9. "Singapore court rejects death-row Malaysian's appeal". According to official figures, there were four executions in 2011, two of them for drug-related offences
  10. 10.0 10.1 10.2 "Massive leap backwards as Singapore resumes executions". www.amnesty.org.
  11. Lua error: bad argument #1 to 'fetchLanguageName' (string expected, got nil).
  12. "Archived copy" (PDF). Archived from the original (PDF) on 27 June 2018. Retrieved 1 January 2018.CS1 maint: archived copy as title (link)
  13. Lua error: bad argument #1 to 'fetchLanguageName' (string expected, got nil).
  14. "Singaporean drug trafficker executed at Changi Prison for heroin offence". The Straits Times. 19 May 2017.
  15. Lua error: bad argument #1 to 'fetchLanguageName' (string expected, got nil).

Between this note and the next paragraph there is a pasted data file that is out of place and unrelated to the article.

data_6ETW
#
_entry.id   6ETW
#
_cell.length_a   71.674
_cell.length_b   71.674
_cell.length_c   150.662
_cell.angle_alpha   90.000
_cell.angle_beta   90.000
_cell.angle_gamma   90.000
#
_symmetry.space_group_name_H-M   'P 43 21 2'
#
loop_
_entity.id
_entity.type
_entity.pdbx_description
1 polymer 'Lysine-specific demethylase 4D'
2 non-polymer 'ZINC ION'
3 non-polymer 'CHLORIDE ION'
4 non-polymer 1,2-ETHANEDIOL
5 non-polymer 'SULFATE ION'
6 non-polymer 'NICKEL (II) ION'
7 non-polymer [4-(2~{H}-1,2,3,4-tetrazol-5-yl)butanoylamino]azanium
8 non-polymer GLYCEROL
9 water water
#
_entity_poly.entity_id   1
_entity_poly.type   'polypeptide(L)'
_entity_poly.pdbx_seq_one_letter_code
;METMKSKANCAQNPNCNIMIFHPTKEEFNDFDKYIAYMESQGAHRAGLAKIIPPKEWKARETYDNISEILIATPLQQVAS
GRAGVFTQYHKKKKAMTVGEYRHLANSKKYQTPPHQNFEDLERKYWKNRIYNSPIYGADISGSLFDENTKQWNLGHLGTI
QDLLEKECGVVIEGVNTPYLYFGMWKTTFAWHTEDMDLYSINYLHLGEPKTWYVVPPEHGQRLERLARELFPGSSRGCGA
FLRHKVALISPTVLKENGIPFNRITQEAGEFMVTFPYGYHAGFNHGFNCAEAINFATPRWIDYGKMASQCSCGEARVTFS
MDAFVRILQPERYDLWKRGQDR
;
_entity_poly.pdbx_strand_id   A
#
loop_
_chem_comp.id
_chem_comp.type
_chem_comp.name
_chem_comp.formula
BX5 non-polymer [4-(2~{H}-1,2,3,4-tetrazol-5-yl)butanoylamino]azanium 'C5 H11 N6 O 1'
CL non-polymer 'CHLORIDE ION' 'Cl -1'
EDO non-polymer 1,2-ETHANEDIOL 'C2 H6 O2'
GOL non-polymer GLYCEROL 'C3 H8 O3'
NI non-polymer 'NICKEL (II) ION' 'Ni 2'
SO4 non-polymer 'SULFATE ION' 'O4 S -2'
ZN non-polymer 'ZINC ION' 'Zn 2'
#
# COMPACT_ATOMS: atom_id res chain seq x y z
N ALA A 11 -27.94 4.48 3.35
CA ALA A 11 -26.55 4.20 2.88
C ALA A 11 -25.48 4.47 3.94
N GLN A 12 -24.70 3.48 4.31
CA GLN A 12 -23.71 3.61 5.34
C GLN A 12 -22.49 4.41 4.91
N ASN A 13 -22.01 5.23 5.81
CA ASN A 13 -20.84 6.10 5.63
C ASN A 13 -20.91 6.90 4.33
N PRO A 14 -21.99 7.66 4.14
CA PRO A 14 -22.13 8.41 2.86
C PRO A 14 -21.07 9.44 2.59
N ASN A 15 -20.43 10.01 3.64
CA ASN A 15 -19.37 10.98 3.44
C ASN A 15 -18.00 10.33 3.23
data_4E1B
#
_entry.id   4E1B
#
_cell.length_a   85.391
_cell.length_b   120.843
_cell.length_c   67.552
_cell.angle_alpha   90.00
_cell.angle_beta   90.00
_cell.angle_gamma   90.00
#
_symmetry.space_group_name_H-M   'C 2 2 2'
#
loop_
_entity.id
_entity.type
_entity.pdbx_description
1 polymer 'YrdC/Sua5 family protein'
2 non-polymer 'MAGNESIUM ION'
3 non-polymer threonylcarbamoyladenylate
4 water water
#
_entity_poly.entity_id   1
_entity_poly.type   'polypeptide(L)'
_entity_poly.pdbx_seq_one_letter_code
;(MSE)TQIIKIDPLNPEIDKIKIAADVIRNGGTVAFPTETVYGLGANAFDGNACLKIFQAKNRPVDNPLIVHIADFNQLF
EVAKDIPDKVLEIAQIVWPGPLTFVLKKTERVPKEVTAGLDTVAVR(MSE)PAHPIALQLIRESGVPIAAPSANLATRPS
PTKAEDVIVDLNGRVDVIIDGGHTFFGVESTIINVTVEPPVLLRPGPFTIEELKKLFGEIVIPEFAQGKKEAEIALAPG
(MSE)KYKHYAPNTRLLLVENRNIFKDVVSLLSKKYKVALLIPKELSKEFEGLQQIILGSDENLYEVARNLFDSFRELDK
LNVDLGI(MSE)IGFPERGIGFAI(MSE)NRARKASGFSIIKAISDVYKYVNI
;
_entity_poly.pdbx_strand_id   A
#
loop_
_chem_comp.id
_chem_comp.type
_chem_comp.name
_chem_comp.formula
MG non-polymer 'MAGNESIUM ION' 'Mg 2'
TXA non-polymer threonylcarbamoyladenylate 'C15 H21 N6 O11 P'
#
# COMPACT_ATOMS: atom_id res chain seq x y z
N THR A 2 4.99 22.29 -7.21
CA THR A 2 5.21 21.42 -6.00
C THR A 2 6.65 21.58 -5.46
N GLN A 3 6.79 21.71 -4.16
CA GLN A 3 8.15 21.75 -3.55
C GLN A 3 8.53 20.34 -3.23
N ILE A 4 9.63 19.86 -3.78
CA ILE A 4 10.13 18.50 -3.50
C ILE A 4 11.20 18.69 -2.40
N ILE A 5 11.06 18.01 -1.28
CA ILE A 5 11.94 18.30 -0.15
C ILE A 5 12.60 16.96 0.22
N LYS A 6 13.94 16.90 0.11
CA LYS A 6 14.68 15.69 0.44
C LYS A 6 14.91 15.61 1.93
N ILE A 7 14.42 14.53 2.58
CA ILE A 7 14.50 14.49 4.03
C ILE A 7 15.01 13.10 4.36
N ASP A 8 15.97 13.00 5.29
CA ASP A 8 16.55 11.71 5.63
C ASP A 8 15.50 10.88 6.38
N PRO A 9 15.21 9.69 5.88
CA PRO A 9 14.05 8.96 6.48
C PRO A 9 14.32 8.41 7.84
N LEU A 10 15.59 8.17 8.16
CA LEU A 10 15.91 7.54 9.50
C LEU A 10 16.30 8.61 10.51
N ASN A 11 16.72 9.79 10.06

16. 16.0 16.1 https://www.amnesty.org/download/Documents/ACT5079552018ENGLISH.PDF
  17. Lua error: bad argument #1 to 'fetchLanguageName' (string expected, got nil).
  18. Lua error: bad argument #1 to 'fetchLanguageName' (string expected, got nil).
  19. "Executions worldwide this month". www.capitalpunishmentuk.org.
  20. "Death Penalty Worldwide". www.deathpenaltyworldwide.org.
  21. https://www.amnestyusa.org/wp-content/uploads/2020/03/Amnesty-Death-Sentences-and-Executions-2019.pdf
  22. "More people executed in Singapore". The Age. Melbourne. AFP. 25 September 2003. Retrieved 30 December 2007.